The activities that the GCSB undertake in assisting the police will be subject to review by the Independent Police Complaints Authority under changes to the GCSB bill, which was reported back to Parliament this afternoon by the Intelligence and Security Committee.
It is one of the few changes to the bill in the committee's report that has not been previously announced. Labour and the Greens oppose the bill and issued minority reports.
The bill will also allow communication of incidentally received communications by New Zealanders to be shared for the purpose of avoiding the loss of life on the high seas.
The committee says the bill should allow for situations where the threat to life might not be associated with a serious crime and which could be relevant to search and rescue operations or natural disasters.
"While it is difficult to provide specific examples, we consider that saving the life of a person was sufficient justification for communicating relevant intelligence," the report says.
The report back also sets out for the first time a set of principles under which the Government Communications Security Bureau will operate, modelled on similar principles in legislation empowering the Security Intelligence Service.
The principles include requiring the bureau to act -
# in accordance with New Zealand law and all human rights standards recognised by New Zealand law, except to the extent that they are, in relation to national security, modified by an enactment:
# independently and impartially:
# with integrity and professionalism:
# in a manner that facilitates effective democratic oversight
The principles also specify that the director of the bureau must take all reasonable steps to ensure that the bureau is kept free from any influence or consideration that is not relevant to its functions; that the bureau does not take any action for the purpose of furthering or harming the interests of any political party in New Zealand; and that the director must consult regularly with the Leader of the Opposition for the purpose of keeping him or her informed about matters relating to the bureau's functions.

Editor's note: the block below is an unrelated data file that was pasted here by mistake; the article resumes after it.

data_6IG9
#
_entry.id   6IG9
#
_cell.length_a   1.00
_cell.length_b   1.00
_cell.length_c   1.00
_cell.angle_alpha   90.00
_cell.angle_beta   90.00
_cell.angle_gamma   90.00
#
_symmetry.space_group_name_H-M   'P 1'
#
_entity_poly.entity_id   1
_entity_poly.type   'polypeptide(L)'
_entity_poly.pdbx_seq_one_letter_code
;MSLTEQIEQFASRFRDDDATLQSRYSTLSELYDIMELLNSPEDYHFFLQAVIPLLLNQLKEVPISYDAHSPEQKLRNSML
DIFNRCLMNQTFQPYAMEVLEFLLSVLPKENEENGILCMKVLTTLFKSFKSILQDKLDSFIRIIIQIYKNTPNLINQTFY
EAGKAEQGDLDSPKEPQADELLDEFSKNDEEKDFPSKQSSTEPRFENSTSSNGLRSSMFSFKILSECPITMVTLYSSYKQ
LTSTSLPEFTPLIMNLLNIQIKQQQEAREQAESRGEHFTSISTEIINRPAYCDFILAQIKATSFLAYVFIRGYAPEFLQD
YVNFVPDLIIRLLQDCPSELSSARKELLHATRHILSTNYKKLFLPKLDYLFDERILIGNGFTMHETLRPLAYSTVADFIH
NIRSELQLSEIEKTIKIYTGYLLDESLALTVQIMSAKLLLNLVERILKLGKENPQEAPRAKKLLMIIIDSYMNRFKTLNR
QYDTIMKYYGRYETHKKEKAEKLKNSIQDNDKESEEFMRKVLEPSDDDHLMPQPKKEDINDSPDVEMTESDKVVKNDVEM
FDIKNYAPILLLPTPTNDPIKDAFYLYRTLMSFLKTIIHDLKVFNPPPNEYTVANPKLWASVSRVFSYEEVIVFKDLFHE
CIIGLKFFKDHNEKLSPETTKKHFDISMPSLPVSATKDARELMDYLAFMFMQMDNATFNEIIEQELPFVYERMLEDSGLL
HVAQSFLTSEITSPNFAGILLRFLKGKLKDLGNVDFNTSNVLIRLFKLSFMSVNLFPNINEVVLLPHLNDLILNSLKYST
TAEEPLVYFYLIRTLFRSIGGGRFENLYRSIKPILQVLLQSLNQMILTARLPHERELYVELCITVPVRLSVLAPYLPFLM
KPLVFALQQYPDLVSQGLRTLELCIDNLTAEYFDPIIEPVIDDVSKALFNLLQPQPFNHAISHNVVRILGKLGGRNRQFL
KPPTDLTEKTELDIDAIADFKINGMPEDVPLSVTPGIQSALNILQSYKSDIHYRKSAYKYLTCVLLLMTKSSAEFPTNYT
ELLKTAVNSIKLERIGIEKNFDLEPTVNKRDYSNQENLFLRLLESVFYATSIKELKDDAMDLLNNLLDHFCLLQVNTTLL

The Government Communications Security Bureau and Related Legislation Bill expands the legal power of the GCSB to spy on New Zealanders.
The bureau's empowering legislation prohibits it from spying on New Zealanders but it has done so 88 times since 2003, mainly in helping other domestic agencies.
The amendment bill will explicitly allow it to do so now, and it will also allow it to intercept the communications of New Zealanders in its role as the national cyber security agency.
The committee's report passed with the support of National and Act, and does not contain the list of seven changes of United Future's Peter Dunne that will be introduced when the bill is debated by Parliament during its committee stages.
He gained support for a review of the GCSB and SIS in 2015 and one every five to seven years after that; annual reports on the number of times it helps which agencies; annual reports on the number of warrants and access authorisations approved; and the requirement for Parliament to approve any expansion in the number of agencies the GCSB helps.